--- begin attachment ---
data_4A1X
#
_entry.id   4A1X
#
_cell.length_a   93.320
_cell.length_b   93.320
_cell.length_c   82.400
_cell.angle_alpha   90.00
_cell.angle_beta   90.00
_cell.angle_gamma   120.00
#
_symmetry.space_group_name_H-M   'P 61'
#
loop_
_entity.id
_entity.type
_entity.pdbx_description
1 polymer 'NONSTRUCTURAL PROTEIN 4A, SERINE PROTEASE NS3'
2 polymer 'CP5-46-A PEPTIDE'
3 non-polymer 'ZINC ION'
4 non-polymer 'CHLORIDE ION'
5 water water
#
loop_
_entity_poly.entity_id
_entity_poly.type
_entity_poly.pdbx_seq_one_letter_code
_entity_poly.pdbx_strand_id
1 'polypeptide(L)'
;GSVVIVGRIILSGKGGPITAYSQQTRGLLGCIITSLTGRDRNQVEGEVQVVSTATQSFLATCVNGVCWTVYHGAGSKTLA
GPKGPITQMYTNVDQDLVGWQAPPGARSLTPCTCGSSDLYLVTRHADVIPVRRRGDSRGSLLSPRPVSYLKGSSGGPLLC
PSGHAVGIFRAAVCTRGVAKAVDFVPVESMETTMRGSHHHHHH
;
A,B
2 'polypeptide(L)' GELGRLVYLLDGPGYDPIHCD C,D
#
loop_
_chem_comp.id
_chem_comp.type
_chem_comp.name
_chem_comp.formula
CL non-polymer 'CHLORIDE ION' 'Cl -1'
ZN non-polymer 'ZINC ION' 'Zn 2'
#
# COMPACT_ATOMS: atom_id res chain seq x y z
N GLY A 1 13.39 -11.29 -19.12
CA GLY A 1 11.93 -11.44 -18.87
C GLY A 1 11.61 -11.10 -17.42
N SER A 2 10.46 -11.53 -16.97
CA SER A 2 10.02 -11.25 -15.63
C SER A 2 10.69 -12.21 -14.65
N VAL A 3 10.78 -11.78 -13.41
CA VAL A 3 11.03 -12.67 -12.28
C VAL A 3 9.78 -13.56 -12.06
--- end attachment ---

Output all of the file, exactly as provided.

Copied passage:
data_4A1X
#
_entry.id   4A1X
#
_cell.length_a   93.320
_cell.length_b   93.320
_cell.length_c   82.400
_cell.angle_alpha   90.00
_cell.angle_beta   90.00
_cell.angle_gamma   120.00
#
_symmetry.space_group_name_H-M   'P 61'
#
loop_
_entity.id
_entity.type
_entity.pdbx_description
1 polymer 'NONSTRUCTURAL PROTEIN 4A, SERINE PROTEASE NS3'
2 polymer 'CP5-46-A PEPTIDE'
3 non-polymer 'ZINC ION'
4 non-polymer 'CHLORIDE ION'
5 water water
#
loop_
_entity_poly.entity_id
_entity_poly.type
_entity_poly.pdbx_seq_one_letter_code
_entity_poly.pdbx_strand_id
1 'polypeptide(L)'
;GSVVIVGRIILSGKGGPITAYSQQTRGLLGCIITSLTGRDRNQVEGEVQVVSTATQSFLATCVNGVCWTVYHGAGSKTLA
GPKGPITQMYTNVDQDLVGWQAPPGARSLTPCTCGSSDLYLVTRHADVIPVRRRGDSRGSLLSPRPVSYLKGSSGGPLLC
PSGHAVGIFRAAVCTRGVAKAVDFVPVESMETTMRGSHHHHHH
;
A,B
2 'polypeptide(L)' GELGRLVYLLDGPGYDPIHCD C,D
#
loop_
_chem_comp.id
_chem_comp.type
_chem_comp.name
_chem_comp.formula
CL non-polymer 'CHLORIDE ION' 'Cl -1'
ZN non-polymer 'ZINC ION' 'Zn 2'
#
# COMPACT_ATOMS: atom_id res chain seq x y z
N GLY A 1 13.39 -11.29 -19.12
CA GLY A 1 11.93 -11.44 -18.87
C GLY A 1 11.61 -11.10 -17.42
N SER A 2 10.46 -11.53 -16.97
CA SER A 2 10.02 -11.25 -15.63
C SER A 2 10.69 -12.21 -14.65
N VAL A 3 10.78 -11.78 -13.41
CA VAL A 3 11.03 -12.67 -12.28
C VAL A 3 9.78 -13.56 -12.06